Herman Bell is a three-time cop killer — and that’s all that matters to those angry over the New York Board of Parole’s decision to release the 70-year-old.
To his supporters, Bell is a model for how a repentant, rehabilitated prisoner can return to society. Too often, they say, incarceration favors revenge over rehabilitation, and Bell’s release suggests that may be changing.
Bell walked out of the maximum-security Shawangunk Correctional Facility in upstate New York on Friday, following the parole board’s March decision to grant his eighth bid for parole. Bell will live in Brooklyn, where he will be supervised for life, according to the state Department of Corrections and Community Supervision.
At least three organizations will assist Bell in transitioning back into society, the parole board said. Bell agreed to get a job, submit to drug tests, stay away from bars and nightclubs, abide by a curfew and participate in a mental health evaluation and anti-violence counseling.
Bell, a Black Liberation Army radical at the time, was convicted in the fatal 1971 ambush shootings of NYPD Officers Waverly Jones, 33, and Joseph Piagentini, 28. He pleaded guilty to voluntary manslaughter in the 1971 killing of San Francisco police Sgt. John Young.
In outlining its decision, the parole board cited Bell’s age, his 46 years in confinement, his relatively clean prison record, his maturity and remorse for the crimes, a strong network of supporters and the board’s belief that Bell “can live a law-abiding life.” His “incarcerated debt has been paid to society,” the panel ruled.
The decision was not unanimous. While board members Otis Cruse and Carol Shapiro voted in favor of his release, Caryne Demosthenes dissented, according to a parole document.
Infuriated, the president of the New York City Patrolmen’s Benevolent Association pilloried the board. The union, which says it has received 367,000 letters opposing Bell’s release, is demanding legislative action to close loopholes it says allow the board to set cop killers free.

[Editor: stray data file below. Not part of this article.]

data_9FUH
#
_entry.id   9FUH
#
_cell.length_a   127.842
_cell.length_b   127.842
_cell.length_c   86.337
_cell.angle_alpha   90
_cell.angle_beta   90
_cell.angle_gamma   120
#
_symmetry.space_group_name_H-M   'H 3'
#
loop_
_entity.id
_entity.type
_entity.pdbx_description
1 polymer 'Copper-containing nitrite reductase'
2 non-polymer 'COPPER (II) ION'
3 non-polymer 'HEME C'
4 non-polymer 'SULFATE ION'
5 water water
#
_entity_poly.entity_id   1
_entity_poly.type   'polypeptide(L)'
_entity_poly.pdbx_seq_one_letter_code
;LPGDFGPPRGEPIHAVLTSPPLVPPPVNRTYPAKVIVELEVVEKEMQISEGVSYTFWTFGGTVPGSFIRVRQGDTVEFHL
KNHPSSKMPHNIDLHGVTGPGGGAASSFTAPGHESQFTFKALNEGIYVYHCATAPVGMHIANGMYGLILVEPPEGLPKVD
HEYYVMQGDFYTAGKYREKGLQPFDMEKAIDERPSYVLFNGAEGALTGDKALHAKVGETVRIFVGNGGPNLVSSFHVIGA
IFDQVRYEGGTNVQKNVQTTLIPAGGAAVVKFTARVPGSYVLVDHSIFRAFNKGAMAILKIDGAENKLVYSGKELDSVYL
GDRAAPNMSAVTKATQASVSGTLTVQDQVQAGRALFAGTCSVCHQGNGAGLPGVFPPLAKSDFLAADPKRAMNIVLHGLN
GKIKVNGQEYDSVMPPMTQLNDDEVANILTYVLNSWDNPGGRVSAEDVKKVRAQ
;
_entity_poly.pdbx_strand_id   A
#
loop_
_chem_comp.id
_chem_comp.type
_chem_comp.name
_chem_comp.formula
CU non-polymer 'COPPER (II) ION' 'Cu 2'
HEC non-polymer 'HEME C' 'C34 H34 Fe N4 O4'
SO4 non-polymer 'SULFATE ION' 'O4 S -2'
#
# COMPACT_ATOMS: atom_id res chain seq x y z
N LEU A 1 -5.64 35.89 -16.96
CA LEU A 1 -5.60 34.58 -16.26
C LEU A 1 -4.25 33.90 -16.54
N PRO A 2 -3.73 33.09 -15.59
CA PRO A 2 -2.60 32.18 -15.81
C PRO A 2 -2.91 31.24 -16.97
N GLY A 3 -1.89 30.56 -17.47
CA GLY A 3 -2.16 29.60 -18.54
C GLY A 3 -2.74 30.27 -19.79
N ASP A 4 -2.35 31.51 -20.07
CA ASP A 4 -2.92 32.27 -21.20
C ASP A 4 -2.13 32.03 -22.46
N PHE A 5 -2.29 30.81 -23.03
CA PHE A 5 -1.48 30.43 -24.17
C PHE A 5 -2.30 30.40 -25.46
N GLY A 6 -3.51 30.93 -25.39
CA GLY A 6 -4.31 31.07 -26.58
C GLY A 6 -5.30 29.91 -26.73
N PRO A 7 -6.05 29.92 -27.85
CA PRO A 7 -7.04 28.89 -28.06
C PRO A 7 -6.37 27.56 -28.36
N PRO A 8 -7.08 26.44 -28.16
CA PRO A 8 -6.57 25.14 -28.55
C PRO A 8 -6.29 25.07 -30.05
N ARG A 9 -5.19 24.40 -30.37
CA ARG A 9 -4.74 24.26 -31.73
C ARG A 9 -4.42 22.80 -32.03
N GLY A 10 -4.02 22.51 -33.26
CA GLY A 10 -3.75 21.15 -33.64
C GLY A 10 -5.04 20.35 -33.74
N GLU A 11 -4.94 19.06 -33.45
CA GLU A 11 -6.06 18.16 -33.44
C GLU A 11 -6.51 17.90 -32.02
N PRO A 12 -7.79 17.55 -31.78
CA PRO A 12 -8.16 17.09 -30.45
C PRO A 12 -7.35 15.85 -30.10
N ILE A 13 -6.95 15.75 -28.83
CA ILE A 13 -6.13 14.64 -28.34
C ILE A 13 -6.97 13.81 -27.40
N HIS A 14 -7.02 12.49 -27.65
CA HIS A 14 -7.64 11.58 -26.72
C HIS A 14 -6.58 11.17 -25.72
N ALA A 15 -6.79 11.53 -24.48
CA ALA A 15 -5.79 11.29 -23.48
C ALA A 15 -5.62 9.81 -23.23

“The parole board has lost their god****** humanity to think that a murderer should walk their streets. I don’t want a murderer in my damned neighborhood, nor do you,” PBA President Pat Lynch said at a Friday news conference.
Diane Piagentini, the widow of one of the slain New York officers, excoriated Gov. Andrew Cuomo, who appointed the board members.
“Shame on you,” she wrote. “You should have put politics aside and done the right thing. You should have given us a new parole hearing.”
Cuomo said in a statement to CNN affiliate WCBS that he disagreed with the parole board’s decision but noted the board is wholly independent. His office would renew his offer to meet with Piagentini’s widow.
Scores of legal and civil rights groups issued a joint statement applauding Bell’s release as an example of “transformational criminal justice reform.”
“This decision is the right outcome in this case based on the criteria used to determine parole,” the statement said. “We must not allow politics to undermine the rule of law, nor should we discourage an agency from correctly performing its duties by allowing it to be bullied or cowed by the loudest voices and those with their own agendas.”
The Office of the Appellate Defender, an indigent defense group, also lauded the decision.
“If rehabilitation is a goal of incarceration, we should applaud the parole board’s decision to release a person whose institutional record warrants it,” said managing attorney Lisa Packard.
Bell was a member of the Black Liberation Army, a militant offshoot of the Black Panthers that engaged in robberies, bombings, prison breaks and attacks on police in California’s Bay Area and other locales in the 1970s.
At the time, the Bay Area was a hotbed of oft-violent anti-government demonstrations and black nationalism, and groups like the BLA and Weather Underground regularly attacked police and other government entities. The BLA was particularly active in San Francisco and New York. The New York State Fraternal Order of Police estimates the BLA killed at least 10 police officers during the era.
Police were relentless in targeting such revolutionary outfits. At a national level, the FBI had for years been tapping its Counter Intelligence Program, or COINTELPRO, to disrupt domestic political organizations it deemed too radical.